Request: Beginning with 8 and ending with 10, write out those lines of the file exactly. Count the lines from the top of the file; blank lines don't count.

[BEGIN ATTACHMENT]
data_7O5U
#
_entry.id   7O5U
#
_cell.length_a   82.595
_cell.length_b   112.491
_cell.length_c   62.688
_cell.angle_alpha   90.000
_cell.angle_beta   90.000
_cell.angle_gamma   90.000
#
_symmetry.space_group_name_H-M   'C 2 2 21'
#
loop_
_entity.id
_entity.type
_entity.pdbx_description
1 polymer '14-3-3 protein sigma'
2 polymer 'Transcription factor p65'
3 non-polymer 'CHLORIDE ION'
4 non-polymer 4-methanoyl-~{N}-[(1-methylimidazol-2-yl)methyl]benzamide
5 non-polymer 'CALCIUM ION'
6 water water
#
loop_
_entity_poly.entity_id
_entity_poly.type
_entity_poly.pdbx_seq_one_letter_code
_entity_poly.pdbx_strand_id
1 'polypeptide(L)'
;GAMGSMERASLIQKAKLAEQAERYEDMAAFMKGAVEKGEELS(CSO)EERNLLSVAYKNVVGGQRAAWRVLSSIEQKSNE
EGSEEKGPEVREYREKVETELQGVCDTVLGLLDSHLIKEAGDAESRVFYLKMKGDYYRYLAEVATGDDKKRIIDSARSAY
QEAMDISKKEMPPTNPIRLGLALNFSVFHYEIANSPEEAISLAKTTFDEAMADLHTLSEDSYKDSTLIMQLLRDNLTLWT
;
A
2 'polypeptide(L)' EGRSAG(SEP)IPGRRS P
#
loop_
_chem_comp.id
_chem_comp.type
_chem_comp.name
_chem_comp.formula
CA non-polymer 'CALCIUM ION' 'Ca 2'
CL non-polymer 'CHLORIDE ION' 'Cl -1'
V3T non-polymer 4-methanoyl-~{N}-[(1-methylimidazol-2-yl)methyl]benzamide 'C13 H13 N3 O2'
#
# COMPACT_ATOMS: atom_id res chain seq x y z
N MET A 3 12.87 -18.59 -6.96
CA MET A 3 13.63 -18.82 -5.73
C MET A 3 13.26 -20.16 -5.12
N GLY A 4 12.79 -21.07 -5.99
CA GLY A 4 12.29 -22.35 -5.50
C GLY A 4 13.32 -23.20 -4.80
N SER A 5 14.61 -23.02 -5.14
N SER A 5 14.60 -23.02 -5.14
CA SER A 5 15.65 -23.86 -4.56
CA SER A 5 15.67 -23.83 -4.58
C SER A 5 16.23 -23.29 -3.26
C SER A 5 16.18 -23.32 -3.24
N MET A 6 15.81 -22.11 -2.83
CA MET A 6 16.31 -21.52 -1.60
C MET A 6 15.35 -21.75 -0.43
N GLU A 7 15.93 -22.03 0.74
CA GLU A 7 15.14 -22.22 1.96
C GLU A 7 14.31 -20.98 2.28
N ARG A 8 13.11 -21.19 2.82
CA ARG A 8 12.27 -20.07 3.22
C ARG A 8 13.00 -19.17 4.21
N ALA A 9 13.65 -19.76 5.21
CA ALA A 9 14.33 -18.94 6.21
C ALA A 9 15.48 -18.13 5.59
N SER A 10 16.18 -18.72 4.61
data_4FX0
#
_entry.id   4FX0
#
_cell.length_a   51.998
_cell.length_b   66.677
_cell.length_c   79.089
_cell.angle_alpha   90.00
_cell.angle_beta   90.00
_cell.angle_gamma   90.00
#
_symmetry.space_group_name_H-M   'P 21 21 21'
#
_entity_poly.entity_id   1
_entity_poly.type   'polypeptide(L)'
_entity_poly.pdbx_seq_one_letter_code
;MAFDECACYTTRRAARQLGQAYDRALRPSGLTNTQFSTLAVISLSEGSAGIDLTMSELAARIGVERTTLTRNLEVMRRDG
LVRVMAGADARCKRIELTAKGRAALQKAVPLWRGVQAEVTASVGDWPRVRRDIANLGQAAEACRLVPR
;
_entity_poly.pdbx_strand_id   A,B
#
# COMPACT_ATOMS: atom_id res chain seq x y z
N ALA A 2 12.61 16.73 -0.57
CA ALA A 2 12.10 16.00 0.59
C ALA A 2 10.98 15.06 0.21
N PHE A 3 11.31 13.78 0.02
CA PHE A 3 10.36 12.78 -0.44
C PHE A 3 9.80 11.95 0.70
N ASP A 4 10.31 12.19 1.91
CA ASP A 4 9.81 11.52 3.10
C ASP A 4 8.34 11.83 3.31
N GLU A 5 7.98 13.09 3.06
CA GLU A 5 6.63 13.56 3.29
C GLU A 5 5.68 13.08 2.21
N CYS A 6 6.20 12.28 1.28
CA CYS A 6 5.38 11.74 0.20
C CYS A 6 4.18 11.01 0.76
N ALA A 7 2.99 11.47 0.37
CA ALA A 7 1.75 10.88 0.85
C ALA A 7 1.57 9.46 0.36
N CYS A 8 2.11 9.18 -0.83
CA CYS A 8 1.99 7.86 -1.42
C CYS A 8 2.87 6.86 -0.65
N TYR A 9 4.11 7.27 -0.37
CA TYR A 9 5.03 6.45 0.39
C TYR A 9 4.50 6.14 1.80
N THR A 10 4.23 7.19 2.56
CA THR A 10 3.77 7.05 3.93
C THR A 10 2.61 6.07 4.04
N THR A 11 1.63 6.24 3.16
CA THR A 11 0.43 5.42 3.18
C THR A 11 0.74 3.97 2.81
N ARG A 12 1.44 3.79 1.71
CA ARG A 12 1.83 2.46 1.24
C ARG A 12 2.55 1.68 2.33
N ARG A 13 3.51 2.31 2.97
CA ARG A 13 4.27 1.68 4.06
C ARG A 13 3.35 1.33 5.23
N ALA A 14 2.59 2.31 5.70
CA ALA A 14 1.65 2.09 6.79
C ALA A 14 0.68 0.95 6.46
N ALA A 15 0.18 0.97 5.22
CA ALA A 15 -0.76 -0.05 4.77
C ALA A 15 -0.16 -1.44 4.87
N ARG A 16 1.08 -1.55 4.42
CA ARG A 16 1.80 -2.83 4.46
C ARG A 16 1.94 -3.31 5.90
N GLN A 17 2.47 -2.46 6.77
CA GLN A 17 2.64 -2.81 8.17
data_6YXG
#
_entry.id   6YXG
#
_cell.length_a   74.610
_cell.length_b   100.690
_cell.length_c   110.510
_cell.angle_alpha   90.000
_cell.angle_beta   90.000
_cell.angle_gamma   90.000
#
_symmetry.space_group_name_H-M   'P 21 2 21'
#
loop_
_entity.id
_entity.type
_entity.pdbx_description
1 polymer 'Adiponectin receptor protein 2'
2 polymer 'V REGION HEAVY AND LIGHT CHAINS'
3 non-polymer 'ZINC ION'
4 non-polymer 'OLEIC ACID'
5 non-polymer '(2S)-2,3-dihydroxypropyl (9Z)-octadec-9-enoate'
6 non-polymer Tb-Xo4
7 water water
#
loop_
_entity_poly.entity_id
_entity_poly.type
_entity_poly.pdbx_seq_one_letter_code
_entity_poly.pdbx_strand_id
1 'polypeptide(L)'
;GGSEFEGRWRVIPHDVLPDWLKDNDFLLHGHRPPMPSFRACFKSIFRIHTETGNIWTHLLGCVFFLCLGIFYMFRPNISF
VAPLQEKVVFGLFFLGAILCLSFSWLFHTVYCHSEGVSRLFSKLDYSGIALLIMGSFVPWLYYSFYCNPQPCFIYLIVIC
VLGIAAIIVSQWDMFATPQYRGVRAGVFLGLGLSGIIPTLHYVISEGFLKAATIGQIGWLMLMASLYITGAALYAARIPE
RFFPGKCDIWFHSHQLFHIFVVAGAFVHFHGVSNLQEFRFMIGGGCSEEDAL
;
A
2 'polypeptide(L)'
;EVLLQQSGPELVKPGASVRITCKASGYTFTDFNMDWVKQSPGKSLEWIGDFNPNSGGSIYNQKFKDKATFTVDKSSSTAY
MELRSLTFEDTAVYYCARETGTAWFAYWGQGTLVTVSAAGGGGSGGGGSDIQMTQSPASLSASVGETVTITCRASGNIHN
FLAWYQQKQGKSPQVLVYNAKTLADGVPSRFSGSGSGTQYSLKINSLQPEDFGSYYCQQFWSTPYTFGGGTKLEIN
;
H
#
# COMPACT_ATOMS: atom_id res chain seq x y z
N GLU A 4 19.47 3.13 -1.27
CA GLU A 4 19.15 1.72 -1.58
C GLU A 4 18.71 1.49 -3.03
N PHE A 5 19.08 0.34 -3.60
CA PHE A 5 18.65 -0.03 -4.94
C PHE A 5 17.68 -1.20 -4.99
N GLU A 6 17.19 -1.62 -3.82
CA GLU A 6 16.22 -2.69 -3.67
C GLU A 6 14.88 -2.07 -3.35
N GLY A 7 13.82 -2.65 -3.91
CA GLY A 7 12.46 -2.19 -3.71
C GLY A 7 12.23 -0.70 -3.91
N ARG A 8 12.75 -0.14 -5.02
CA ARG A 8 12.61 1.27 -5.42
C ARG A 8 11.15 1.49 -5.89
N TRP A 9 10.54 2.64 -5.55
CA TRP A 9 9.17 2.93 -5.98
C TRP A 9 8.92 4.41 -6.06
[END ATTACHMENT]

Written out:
_cell.angle_alpha   90.000
_cell.angle_beta   90.000
_cell.angle_gamma   90.000